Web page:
The Mallorcan Wine Odyssey – A Brief Introduction to the Wines of the Island…

Spain’s first offshore Denominació d’Origen was granted on 12th February 1991, creating the DO Binssalem according to the Mallorcan spelling. In 1996 there were 4 major wineries operating on the island, the biggest of which was primarily responsible for all the lobbying to create the DO to assist with selling to international export markets. There are now two official DO’s on the island, the other ‘Denominació d’Origen’ being Pla i Llevant which is situated in central and eastern Mallorca around the towns of Manacor and Felanitx.

Situated north of Palma on a gently rolling plain east of the centre of the island’s central plateau at between 250 and 300 metres, DO Binssalem with 612 hectares of vines 80% of which are red, tends to have lightweight soils low in nutrients with plenty of limestone over clay, providing good water retention in the warm summer months and pretty much ideal vine growing conditions in this Mediterranean-maritime climate. Summers are hot and winters are mild with the altitude helping to lower temperatures slightly during ripening when summer temperatures can hit 30 to 35 degrees C with an all year round average of around 16 degrees C with 2,800 hours of sunshine and 500-600mm of rainfall per year which falls mainly in the Autumn.

Soils commonly seen in vineyards include red ferrous rich soils like these at 4 Kilos Vinicola near Felanitx, with high proportions of clay and limestone rocks.

There are a number of recommended grape varieties with one of the principle ones being Manto Negro, for which DO Binssalem red wines have to include at least 30%. It has partially been this legal rigidity combined with the fact that many of the top boutique wineries are now sourcing high quality old vine fruit from all over the island (and thus outside the DOs), that has led many producers to classify their wines to Vi de la Terra Mallorca instead allowing more ‘creative flexibility’ according to several winemakers I chatted to.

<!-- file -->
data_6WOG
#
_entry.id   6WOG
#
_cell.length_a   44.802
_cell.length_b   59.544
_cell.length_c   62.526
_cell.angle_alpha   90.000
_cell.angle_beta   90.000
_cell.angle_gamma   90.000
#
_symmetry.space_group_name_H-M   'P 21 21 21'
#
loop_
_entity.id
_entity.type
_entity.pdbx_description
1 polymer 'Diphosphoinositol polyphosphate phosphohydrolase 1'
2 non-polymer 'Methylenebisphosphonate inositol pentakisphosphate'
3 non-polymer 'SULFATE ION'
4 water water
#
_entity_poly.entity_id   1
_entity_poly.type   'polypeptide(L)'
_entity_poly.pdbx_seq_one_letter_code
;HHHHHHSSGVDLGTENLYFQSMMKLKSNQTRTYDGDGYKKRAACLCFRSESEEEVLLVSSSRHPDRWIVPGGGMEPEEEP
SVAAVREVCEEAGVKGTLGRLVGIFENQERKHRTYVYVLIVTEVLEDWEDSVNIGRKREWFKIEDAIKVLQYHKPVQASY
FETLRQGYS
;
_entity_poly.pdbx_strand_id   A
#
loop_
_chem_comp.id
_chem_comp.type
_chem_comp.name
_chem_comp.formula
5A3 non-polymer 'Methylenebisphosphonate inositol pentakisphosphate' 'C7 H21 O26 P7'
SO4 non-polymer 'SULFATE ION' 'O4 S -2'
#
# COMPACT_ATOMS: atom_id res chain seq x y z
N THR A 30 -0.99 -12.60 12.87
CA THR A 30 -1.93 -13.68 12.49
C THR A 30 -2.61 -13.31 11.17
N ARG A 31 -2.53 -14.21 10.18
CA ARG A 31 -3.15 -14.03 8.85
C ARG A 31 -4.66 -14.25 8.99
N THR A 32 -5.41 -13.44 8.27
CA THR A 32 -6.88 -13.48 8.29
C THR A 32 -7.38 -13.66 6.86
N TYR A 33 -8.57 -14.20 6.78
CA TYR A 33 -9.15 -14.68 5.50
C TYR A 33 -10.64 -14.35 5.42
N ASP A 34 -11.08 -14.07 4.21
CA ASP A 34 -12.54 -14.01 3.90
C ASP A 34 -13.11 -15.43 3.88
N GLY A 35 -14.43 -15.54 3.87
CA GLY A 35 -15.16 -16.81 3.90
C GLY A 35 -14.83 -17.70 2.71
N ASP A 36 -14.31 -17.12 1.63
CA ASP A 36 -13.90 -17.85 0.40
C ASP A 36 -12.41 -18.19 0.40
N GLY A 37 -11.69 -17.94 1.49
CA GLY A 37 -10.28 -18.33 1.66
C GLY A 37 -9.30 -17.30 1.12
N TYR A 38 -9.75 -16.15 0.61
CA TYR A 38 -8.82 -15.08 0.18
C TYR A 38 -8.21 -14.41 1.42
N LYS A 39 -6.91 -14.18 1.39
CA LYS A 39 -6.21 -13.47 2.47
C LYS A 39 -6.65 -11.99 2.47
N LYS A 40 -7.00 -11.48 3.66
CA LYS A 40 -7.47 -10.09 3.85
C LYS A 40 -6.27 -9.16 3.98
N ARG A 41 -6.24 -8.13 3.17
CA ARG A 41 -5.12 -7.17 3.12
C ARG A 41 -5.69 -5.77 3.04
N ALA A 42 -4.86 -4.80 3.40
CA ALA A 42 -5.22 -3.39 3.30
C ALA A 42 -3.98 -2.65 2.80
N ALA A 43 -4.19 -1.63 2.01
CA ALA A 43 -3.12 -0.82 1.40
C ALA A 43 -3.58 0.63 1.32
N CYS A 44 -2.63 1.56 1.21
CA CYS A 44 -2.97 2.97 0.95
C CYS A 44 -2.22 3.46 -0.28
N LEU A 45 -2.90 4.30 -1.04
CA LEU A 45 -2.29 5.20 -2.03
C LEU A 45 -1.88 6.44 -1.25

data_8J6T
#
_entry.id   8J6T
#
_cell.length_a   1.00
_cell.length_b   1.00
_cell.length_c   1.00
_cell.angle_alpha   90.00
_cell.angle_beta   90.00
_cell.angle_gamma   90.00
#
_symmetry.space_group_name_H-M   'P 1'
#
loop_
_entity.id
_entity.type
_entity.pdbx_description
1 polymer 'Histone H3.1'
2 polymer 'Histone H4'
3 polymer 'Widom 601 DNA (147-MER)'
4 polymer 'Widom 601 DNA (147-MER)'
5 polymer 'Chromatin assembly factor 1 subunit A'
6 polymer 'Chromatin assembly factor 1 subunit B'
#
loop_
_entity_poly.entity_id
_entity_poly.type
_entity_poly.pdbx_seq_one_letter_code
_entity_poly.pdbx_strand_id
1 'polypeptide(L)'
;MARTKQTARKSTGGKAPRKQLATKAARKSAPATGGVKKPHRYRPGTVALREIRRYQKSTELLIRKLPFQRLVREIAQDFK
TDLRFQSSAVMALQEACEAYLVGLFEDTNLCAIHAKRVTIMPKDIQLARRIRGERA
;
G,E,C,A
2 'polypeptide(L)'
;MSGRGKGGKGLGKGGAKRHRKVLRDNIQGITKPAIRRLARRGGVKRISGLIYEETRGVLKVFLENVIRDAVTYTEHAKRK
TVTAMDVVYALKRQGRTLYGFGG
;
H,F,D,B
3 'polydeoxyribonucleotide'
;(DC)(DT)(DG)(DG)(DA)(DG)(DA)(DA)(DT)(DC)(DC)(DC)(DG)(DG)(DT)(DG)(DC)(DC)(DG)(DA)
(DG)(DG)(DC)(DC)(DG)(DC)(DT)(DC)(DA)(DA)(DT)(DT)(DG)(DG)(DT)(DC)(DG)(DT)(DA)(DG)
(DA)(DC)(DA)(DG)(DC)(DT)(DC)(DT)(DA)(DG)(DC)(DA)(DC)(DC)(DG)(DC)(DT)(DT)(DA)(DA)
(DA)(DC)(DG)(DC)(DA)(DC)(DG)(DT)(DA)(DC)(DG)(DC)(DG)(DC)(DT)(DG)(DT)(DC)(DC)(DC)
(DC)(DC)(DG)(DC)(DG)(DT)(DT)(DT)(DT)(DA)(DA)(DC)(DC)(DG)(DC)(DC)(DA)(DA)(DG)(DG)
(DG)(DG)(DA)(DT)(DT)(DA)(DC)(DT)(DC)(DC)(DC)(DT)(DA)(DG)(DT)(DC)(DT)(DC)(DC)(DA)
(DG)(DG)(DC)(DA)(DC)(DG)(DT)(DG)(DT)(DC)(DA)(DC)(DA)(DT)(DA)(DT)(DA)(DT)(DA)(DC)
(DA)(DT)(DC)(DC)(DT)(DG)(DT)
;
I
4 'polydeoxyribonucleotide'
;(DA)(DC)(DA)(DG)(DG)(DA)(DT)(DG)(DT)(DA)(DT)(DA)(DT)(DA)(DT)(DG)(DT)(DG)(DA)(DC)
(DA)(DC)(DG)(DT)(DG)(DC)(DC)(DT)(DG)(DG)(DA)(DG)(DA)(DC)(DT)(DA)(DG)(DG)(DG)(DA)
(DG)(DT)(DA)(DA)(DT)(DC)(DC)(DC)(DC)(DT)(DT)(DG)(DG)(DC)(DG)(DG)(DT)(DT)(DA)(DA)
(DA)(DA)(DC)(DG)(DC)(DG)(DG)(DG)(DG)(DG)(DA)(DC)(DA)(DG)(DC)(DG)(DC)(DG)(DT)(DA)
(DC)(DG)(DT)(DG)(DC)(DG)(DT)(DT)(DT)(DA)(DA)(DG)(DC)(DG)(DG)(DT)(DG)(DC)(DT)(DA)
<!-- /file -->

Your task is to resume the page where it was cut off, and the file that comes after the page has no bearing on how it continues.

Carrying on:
In reality, vines are grown all over inland Mallorca and most of the wines that fall outside the ‘Denominaciós d’Origen’ are grouped around three ‘Vi de la Terra’ labels. The largest one is ‘Vi de la Terra Mallorca’, followed by ‘Vi de la Terra Serra de Tramuntana-Costa Nord’ and ‘Vi de la Terra Illes Balears’.

Popular Wine Areas & Vineyards in Mallorca:

DO Binissalem

Bodegas Antonio Nadal, Bodegas José L. Ferrer, Celler Albaflor Vins Nadal, Celler Can Ramis, Vinya Taujana, Celler Sebastiá Pastor, Bodega Biniagual

DO Pla i Llevant     

Finca Es Fangar, Bodegas Bordoy, Butxet Viticultors, Pere Seda Vinyes i Bodegues, Vi d’Auba, Miquel Oliver Vinyes i Bodegues, Armero i Adrover Vinicultors

Vi de la Terra Mallorca    

Bodegas Angel, Bodega Ribas, Bodegues Macià Batle, Bodega Son Campaner, Castell Miquel, Jaume Mesquida, Celler Son Prim, Ca’n Vidalet, Es Verger, Anima Negra, 4 Kilos Vinicola and Bodegas Conde de Suyrot.

Indigenous red grape Callet often used for Rose, like this example from Bodegas Ribas.